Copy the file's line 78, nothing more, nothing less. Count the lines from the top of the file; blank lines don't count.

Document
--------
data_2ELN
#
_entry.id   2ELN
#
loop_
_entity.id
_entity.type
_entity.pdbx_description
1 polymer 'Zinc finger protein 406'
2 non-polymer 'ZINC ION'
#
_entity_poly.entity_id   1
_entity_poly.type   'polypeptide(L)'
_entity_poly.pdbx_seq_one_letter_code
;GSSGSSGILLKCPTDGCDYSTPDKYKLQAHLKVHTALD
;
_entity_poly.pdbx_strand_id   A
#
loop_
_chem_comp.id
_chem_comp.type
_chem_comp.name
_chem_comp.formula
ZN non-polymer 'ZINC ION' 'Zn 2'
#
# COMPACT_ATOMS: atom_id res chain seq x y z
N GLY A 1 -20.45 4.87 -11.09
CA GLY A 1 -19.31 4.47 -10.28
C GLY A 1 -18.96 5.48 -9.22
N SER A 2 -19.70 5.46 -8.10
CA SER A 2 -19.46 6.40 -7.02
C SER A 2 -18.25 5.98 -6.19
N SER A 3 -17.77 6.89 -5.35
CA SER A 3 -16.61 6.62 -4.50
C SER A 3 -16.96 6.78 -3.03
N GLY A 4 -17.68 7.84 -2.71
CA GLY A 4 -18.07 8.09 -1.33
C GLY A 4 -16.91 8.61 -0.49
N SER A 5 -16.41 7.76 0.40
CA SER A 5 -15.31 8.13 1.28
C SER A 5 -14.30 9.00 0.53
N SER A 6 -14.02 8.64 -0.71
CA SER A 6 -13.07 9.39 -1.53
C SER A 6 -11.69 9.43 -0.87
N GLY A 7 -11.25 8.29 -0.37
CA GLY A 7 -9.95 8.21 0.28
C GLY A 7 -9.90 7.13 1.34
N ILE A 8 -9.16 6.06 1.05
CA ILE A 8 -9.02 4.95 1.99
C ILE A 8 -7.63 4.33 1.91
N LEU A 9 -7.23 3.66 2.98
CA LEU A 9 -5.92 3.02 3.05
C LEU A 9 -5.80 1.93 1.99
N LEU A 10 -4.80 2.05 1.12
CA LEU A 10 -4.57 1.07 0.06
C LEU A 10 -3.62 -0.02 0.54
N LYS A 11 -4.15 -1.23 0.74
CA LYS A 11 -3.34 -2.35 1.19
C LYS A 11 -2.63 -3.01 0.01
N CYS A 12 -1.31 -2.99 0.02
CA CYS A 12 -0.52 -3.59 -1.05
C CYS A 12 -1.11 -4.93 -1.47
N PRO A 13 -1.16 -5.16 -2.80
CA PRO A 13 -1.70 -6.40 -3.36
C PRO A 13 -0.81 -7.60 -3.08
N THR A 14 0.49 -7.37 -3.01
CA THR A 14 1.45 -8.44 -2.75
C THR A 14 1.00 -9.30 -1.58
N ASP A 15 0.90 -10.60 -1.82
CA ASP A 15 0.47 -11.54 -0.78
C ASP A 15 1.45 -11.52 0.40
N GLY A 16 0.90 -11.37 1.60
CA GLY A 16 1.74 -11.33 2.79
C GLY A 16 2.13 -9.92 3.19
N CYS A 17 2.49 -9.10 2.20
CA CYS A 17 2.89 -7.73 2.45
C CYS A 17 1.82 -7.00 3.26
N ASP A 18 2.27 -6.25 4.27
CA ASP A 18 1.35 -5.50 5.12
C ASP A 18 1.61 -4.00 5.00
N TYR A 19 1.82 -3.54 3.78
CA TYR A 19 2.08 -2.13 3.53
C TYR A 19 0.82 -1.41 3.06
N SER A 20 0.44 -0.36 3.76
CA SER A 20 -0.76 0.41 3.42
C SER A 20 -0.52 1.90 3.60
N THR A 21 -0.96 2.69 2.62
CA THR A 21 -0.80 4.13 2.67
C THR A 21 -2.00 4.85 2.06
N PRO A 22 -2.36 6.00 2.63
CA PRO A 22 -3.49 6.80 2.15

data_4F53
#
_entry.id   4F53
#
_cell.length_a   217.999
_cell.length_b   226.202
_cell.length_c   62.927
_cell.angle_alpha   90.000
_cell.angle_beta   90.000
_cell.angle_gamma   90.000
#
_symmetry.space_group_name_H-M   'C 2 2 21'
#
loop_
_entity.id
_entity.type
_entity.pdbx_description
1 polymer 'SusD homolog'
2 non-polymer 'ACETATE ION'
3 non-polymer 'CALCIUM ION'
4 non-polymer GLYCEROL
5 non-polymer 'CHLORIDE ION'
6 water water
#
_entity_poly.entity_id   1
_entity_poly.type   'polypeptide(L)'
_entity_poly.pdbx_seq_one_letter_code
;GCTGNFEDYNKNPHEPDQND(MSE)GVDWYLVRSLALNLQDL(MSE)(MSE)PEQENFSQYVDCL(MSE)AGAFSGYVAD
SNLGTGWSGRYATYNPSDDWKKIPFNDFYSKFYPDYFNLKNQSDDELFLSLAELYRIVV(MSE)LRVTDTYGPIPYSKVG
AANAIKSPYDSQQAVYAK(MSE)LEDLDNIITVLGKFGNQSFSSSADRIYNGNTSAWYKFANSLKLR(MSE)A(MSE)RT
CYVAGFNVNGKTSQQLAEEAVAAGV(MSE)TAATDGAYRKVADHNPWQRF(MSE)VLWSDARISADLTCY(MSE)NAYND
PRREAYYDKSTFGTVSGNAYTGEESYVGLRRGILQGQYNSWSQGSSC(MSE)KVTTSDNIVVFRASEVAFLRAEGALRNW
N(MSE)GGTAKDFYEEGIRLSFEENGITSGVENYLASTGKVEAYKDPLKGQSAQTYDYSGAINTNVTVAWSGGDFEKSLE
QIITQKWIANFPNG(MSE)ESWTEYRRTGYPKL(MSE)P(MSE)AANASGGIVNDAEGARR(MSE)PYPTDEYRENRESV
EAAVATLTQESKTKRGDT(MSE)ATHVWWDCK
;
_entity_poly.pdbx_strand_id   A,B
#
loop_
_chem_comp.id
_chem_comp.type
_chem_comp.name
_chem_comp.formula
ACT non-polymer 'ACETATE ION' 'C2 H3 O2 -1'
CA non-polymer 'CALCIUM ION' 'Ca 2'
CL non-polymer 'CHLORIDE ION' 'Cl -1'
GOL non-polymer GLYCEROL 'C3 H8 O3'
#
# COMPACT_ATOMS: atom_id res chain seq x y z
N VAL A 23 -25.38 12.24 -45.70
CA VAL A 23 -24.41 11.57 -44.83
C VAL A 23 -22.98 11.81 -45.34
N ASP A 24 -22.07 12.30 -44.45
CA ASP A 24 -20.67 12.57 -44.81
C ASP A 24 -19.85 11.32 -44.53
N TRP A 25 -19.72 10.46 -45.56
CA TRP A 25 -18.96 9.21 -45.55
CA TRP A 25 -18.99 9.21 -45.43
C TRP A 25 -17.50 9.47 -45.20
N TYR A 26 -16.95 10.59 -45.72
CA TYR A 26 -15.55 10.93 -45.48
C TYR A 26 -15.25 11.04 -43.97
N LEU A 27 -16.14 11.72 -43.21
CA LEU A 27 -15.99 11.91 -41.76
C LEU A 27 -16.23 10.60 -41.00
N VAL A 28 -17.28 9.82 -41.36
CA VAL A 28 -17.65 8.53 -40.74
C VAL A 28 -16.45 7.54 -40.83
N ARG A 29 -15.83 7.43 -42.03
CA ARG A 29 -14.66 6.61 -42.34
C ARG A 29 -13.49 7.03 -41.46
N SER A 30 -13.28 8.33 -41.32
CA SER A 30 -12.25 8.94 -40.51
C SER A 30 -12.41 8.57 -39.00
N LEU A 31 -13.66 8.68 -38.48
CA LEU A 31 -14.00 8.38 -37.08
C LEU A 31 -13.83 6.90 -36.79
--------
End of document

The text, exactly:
N ASP A 18 2.27 -6.25 4.27